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Iran Convicts US Journalist of Spying

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posted on Apr, 18 2009 @ 07:42 AM
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Iran Convicts US Journalist of Spying


news.yahoo.com

An American journalist jailed in Iran has been convicted of spying and sentenced to eight years in prison, her lawyer said Saturday, dashing any hopes for her quick release.

The verdict was the first time Iran has found an American journalist guilty of spying, and it was unclear how the conviction would affect recent overtures by the Obama administration for better relations and engagement with Washington's longtime adversary.

Roxana Saberi, a 31-year-old dual American-Iranian citizen, was arrested in late January and initially accused of working without press credentials. But earlier this month, an Iranian judge leveled a far more serious allegation, charging her with spying for the United States.
(visit the link for the full news article)


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[edit on 18-4-2009 by The All Seeing I]




posted on Apr, 18 2009 @ 07:42 AM
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I can't help but take this as a politically calculated move in good timing. With Iran's election coming up in June, i can see this judge's new found label increasing support for Ahmadinejad. Putting myself in an Iranian's shoes for a minute, this news would make me focus on how the current government has successfully withstood the American and Israeli imperialists agenda during it's most trying times. Keeping in mind the recent threat from Peres and not so distant past with the U.S. supporting the Iraqi's against Iran and even further back with the installation of the puppet dictator Shah... no matter what my issues are with the current president, i can see under his leadership he has keep our country impervious to outside influences.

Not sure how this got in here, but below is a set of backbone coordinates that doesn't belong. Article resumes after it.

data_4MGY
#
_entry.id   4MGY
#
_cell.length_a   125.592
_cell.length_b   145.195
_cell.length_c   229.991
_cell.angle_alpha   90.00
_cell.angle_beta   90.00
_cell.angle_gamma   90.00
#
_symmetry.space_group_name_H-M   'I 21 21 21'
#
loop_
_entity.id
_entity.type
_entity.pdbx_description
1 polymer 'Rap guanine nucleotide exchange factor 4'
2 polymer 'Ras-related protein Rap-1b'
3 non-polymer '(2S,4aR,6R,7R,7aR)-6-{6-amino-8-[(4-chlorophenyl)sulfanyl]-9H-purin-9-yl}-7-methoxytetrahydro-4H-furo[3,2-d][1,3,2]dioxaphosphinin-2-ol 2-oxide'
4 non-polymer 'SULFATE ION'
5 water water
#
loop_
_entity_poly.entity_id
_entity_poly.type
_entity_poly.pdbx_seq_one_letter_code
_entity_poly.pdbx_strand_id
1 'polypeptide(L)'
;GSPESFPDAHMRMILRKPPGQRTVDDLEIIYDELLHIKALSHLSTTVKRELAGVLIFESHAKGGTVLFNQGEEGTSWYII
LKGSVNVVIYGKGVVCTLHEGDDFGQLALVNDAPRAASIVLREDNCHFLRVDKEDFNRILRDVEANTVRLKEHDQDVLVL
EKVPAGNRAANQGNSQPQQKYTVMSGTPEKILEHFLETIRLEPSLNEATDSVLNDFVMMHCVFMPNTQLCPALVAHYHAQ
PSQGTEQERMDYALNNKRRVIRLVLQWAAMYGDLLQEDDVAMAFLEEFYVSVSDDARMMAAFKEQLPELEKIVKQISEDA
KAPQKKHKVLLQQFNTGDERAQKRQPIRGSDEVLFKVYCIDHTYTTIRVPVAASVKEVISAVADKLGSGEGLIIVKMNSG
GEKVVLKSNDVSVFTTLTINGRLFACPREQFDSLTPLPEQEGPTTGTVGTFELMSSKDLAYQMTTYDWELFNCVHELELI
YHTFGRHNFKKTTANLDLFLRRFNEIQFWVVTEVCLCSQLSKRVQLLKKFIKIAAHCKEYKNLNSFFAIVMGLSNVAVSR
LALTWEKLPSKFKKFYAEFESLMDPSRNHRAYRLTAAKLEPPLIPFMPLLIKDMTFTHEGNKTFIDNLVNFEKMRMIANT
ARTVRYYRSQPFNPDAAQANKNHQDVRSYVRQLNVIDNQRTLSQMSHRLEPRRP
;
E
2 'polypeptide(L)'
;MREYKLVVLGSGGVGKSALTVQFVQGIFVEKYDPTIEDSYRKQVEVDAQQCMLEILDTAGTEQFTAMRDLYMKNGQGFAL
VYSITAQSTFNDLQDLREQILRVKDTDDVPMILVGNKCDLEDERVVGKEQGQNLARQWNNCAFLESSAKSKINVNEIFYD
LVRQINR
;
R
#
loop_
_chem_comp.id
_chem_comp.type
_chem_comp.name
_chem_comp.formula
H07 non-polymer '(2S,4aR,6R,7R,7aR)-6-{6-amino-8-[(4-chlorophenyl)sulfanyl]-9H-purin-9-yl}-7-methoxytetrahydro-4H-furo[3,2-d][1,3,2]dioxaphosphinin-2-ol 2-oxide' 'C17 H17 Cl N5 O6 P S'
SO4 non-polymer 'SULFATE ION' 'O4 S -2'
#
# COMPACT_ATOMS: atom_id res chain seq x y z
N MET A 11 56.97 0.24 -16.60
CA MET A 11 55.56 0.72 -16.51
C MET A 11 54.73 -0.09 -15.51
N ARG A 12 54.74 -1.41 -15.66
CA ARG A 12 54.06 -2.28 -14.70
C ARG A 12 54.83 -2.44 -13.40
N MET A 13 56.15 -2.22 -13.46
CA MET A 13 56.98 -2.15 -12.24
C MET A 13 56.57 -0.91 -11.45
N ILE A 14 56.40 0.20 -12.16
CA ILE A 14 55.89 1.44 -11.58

For those who need a primer to gain a current Iranian historical perspective...



From their experience in our underhanded dealings, we are the "terrorists", the aggressors... this conclusion can be accurately and conservatively made.

It's interesting to note the irony here, how with the bush administrations efforts these past 8yrs to scare us into voting their way, has indirectly strengthen Ahmadinejad & Chavez in their positions/careers.

news.yahoo.com
(visit the link for the full news article)

[edit on 18-4-2009 by The All Seeing I]



posted on Apr, 19 2009 @ 04:48 PM
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A very interesting and relevant background worth noting for this case... Saberi was the former Ms. North Dakota and made it to the final 10 candidates of Ms. America 1998. She has a master's in broadcast journalism (Northwestern Univ) and in international relations (Cambridge Univ) and is currently working on yet another masters degree in Iranian studies. She's been living in Iran for six years and worked as a freelance journalist for various news orgs, including the BBC, before her press credentials were revoked... and despite losing her press status she stayed to finish a book on Iran and to study.

According to former BBC Tehran correspondent Frances Harrison, who remembers her as a very careful person. "She was a very cautious person and the kind of person who wore a headscarf even in diplomatic functions where there were no restrictions," she said. "She was careful about her reputation being a young, single woman living in Iran." She added: "She would know as a journalist that she would be under a lot of scrutiny - her phone would be listened to and she would be watched." Seems to me that a spy would find better cover under a less attention getting disguise.